West Virginia - Country Roads to Geothermal Power



West Virginia - Country Roads to Geothermal Power

Could clean, reliable, baseload geothermal energy be produced in the Pioneer State?

The SMU Geothermal Laboratory, led by Principal Investigator Dr. David Blackwell, has discovered unexpectedly high temperatures beneath West Virginia capable of supporting geothermal energy production. As a result, they have increased estimates of West Virginia's total heat content by 78% and geothermal generation potential by 75%. The discovery was made as part of SMU's project to update the Geothermal Map of North America supported by Google's RE<C initiative. The finding, first reported today in Science News, will be presented at the upcoming Geothermal Resources Council conference in Sacramento, CA.

The finding indicates that West Virginia potentially holds the highest grade geothermal resources east of the Mississippi River. SMU estimates that 2% of West Virginia's geothermal resources could support over 18,890 megawatts of electrical generating capacity using Enhanced Geothermal Systems (EGS) and other advanced geothermal technologies such as Co-Produced Fluids and Low Temperature Hydrothermal.

The results can be seen in the updated Google Earth layer on U.S. Geothermal Resources:

BEFORE............................AFTER 

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How'd they do it?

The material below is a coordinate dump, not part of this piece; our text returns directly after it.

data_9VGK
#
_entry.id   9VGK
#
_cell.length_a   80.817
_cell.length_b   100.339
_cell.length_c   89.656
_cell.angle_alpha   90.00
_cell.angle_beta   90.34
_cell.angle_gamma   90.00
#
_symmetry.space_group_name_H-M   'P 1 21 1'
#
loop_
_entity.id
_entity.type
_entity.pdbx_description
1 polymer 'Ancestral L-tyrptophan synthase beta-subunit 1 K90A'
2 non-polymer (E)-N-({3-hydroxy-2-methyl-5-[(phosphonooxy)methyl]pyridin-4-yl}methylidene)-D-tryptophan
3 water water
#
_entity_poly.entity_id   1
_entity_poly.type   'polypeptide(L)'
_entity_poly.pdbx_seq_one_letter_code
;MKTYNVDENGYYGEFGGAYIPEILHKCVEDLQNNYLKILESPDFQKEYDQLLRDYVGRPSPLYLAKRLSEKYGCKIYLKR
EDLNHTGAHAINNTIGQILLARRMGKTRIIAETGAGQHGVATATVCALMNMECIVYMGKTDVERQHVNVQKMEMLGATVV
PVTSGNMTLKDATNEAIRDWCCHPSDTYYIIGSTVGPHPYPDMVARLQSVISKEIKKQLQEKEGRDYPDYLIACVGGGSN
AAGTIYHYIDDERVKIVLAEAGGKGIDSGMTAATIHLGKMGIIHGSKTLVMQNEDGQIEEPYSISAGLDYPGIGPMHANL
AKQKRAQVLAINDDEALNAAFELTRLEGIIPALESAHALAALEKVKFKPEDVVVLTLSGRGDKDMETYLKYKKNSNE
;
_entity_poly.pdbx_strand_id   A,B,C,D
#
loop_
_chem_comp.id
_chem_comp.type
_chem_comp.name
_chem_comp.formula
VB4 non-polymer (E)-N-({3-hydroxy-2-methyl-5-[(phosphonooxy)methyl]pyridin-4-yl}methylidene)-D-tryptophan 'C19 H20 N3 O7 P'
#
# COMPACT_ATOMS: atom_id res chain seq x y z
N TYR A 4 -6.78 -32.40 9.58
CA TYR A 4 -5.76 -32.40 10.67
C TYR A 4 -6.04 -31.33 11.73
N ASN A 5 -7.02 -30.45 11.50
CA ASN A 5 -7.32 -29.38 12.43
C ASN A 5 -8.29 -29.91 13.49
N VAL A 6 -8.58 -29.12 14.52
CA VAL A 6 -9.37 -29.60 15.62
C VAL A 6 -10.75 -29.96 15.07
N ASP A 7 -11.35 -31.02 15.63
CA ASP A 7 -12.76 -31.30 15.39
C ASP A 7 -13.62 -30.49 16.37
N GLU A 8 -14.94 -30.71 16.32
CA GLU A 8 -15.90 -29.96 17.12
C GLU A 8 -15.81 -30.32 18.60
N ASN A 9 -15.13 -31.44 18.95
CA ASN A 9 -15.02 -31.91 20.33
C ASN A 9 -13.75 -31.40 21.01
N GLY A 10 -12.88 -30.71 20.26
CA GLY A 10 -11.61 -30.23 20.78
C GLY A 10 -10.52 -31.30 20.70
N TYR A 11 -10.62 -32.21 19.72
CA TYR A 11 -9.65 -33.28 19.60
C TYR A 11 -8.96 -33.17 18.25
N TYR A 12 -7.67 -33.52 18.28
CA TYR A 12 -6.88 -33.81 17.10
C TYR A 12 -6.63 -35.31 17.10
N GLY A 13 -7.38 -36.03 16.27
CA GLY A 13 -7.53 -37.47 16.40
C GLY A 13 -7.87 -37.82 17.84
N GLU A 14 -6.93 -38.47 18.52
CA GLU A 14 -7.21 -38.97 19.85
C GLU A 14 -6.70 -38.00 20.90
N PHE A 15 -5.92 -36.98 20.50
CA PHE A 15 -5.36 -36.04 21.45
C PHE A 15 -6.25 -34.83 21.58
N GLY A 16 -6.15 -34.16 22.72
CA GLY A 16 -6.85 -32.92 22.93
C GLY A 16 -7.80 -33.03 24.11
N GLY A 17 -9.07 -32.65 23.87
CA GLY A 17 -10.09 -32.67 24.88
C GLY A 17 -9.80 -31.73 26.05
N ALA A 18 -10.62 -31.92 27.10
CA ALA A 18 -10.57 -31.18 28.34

The SMU team has been developing entirely new pictures of the earth's geothermal resources. They have started by aggregating thousands of new Bottom Hole Temperature (BHT) temperature readings from oil, gas, and water wells in previously under-sampled regions of the U.S. For example, The 2004 Geothermal Map of North America featured only four temperature points informing geothermal estimates for West Virginia, compared to 1,455 points in the updated version. In addition, the team has improved estimates of heat flow through the earth's crust with better regional lithologic data. The new results indicate the potential for temperatures as high as 200c (392 f) at depths of 5 kilometers (16,404 feet).

SMU's full U.S. project will be completed in early 2011 with a new map and national resource estimatess. With improvements in EGS technology, these resources can be harnessed to provide clean, reliable, baseload renewable power 24/7/365.

Our congratulations go out to the SMU team for their exiting discovery: Dr. David Blackwell, Maria Richards, Zachary Frone, and Joseph Batir.

For more information on Google.org's geothermal investments and research projects, please visit google.org/egs.